In the span of his 40-plus-year career, architecture progressed through Post-Modernism, Deconstructivism, and Blobitecture to the current heterogeneity of style that favors sophisticated geometries, material expression, and high performance. Sorkin celebrated that architecture has never been more artistically vital, but continued to feel that the profession is failing the environment spectacularly. Many would agree. Half of global emissions come from the building industry; 10% of the world lives in extreme poverty, and there is an extraordinary housing shortage. Oft quoted by Sorkin was the presumption that if everyone on earth consumed at the rate of the United States, we would need two additional earths. Right now.

 

All of this begs the question of the relationship between architecture and activism. Every building should demonstrate a positive contribution to civic life, and every building should aspire for net zero emissions. Who then will call upon the stewards of the built environment? Who shall enforce architecture’s implied Hippocratic Oath?

 

The notion that we would regulate ourselves (or one another) assumes an altruism potentially in conflict with the survival instincts of the profession. Never a commercial success, Sorkin was first to admit that his kind of critical architecture fell into two categories: paper (i.e., never built) and humanitarian, the latter demanding “Ghandian levels of commitment and self-sacrifice,” as he wrote in What Goes Up: The Right and Wrongs to the City (Verso, 2018). Architecture firms are businesses trying to maintain profits. Thus, we may be unlikely to criticize the hands that feed us. Who among us would forgo a choice commission at Hudson Yards in Manhattan or in Boston’s Seaport District in favor of criticizing its developments as skin-deep real-estate grabs?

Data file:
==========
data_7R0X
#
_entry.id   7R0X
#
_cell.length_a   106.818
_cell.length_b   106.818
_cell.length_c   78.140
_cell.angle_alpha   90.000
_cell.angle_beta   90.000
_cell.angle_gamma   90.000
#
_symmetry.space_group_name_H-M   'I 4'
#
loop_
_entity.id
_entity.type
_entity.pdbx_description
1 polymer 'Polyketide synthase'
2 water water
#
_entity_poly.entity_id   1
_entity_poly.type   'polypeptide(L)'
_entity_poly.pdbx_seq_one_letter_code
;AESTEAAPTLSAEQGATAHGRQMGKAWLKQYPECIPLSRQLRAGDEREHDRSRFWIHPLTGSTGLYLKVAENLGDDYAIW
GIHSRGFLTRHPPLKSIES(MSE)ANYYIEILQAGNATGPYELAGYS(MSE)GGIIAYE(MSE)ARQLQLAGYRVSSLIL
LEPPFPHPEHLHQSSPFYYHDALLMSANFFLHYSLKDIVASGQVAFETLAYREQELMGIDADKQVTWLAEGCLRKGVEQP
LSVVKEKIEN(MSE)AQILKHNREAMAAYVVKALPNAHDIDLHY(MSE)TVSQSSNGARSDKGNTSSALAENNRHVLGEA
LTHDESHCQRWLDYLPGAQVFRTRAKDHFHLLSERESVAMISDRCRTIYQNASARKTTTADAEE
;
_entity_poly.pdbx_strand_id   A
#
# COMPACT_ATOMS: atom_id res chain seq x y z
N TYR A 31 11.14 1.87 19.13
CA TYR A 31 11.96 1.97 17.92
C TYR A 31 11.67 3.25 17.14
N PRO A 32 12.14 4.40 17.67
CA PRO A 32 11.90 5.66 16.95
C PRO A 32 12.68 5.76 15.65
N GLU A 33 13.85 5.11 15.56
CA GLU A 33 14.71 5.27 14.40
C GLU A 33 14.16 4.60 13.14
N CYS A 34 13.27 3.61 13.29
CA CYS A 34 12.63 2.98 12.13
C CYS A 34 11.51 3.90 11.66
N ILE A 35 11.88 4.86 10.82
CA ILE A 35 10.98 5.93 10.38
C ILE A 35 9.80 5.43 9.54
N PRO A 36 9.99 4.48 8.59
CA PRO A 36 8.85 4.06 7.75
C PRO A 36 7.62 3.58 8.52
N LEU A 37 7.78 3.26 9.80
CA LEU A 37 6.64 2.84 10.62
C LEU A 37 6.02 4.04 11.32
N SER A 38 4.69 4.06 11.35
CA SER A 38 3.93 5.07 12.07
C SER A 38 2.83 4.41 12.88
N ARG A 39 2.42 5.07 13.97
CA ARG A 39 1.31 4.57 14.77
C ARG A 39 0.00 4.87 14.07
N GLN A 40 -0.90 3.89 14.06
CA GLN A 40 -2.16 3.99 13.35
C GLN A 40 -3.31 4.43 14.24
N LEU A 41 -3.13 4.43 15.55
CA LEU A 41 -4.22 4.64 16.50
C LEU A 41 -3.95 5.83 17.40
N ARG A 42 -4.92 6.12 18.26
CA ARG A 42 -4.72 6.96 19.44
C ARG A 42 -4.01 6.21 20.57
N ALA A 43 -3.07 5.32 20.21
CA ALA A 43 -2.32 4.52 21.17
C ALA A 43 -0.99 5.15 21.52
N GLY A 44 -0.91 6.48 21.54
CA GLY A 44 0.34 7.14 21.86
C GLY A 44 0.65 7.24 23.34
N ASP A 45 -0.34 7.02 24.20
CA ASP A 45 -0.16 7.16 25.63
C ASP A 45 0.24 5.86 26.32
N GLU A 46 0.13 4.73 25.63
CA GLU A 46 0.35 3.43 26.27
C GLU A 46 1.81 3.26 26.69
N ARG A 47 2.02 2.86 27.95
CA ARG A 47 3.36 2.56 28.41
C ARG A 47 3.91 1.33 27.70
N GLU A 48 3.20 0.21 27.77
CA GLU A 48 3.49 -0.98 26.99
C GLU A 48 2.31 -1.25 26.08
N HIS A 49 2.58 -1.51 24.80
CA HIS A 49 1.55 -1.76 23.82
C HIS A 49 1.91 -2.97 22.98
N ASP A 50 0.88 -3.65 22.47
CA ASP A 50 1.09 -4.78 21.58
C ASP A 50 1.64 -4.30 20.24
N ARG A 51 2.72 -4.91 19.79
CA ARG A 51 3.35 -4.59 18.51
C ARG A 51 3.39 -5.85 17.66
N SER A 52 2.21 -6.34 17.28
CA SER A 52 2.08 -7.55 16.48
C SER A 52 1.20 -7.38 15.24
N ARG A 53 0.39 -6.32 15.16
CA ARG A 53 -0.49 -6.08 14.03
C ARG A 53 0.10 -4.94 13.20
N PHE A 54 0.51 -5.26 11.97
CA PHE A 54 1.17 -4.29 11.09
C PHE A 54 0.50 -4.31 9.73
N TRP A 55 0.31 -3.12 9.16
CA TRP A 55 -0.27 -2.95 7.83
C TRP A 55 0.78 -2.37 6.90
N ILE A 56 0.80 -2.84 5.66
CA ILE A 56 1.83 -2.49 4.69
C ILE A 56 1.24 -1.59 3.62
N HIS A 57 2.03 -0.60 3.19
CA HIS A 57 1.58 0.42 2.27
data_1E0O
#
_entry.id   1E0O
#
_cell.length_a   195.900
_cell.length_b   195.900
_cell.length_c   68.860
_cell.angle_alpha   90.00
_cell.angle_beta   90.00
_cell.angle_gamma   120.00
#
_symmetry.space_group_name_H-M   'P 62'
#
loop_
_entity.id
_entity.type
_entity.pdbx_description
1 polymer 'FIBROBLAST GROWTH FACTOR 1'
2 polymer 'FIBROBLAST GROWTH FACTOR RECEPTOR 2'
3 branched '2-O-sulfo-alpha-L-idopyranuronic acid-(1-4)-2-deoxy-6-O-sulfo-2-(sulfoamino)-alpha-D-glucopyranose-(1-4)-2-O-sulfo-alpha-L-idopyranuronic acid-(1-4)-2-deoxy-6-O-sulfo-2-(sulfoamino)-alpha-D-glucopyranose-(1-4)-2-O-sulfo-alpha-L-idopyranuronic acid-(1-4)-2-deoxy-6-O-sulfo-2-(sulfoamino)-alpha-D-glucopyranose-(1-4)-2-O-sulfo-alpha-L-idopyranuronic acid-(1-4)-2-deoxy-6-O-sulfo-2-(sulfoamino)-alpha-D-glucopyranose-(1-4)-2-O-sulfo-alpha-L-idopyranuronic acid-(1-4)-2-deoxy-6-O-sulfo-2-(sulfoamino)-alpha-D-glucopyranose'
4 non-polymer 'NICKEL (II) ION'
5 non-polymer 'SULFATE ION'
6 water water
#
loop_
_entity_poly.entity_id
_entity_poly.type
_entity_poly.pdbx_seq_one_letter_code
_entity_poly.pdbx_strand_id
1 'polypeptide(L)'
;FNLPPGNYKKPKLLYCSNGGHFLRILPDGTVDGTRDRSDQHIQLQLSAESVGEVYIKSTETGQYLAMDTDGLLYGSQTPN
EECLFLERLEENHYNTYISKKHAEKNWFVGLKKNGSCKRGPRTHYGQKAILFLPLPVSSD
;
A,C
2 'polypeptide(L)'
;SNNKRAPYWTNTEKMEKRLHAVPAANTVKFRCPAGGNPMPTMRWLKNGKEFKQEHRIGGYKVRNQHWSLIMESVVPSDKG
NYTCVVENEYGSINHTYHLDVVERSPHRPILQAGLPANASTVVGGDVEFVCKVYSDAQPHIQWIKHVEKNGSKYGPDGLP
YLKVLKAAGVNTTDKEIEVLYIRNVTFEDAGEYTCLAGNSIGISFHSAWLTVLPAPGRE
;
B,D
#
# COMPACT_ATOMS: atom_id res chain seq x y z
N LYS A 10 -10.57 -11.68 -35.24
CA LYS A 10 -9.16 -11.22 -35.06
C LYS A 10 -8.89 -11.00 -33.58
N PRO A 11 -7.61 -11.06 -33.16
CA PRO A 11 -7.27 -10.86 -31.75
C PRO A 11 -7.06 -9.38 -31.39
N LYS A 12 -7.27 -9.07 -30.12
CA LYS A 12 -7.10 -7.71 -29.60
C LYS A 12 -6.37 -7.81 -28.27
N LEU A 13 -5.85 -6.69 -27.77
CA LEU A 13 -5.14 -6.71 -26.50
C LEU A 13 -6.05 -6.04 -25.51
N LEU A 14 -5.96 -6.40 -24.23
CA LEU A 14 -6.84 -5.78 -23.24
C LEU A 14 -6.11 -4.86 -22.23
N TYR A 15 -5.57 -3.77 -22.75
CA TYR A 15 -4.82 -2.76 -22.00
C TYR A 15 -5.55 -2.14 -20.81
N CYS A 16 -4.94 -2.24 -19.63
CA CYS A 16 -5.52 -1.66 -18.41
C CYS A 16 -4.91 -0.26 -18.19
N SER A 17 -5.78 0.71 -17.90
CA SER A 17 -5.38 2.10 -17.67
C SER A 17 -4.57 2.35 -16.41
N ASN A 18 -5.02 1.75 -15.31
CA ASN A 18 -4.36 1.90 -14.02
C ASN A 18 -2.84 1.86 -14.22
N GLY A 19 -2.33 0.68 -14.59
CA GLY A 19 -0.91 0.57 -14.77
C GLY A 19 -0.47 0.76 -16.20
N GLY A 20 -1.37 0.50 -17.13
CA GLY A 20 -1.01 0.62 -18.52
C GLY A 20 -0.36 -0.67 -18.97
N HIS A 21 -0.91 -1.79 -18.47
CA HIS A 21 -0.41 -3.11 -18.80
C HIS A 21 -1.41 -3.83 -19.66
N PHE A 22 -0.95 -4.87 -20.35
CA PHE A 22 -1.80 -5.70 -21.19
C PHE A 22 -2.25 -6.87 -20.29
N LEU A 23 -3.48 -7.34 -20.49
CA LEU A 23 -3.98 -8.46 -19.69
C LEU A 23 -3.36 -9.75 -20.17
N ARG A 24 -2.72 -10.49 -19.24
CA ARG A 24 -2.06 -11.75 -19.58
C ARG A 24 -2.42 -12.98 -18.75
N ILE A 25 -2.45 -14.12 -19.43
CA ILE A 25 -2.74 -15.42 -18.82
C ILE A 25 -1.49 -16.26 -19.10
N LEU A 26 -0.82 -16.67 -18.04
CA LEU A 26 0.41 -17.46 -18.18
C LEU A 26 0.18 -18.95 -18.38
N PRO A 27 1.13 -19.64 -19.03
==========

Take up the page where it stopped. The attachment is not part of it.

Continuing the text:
Here in Boston, there is plenty to talk about, but not much is being said. The Seaport District, high-rise living, neighborhood overhauls, and institutional expansions have put dozens of new buildings on the horizon. Are they all so good that no one has a harsh word? In 2015, Boston Magazine’s Rachel Slade came out swinging with an article titled “Why is Boston so Ugly?” Citing projects in both Chicago and New York, Slade wondered if we needed to go out of town to find designers who understood civic legacy and architectural ambition. The article unleashed debate among local developers, designers, and citizens. Boston real estate growth was being called out as an insider’s game. Indeed, the city with its embarrassment of riches of design schools and talented practitioners was fertile ground for such healthy discourse. But that was five years ago. Who’s talking now?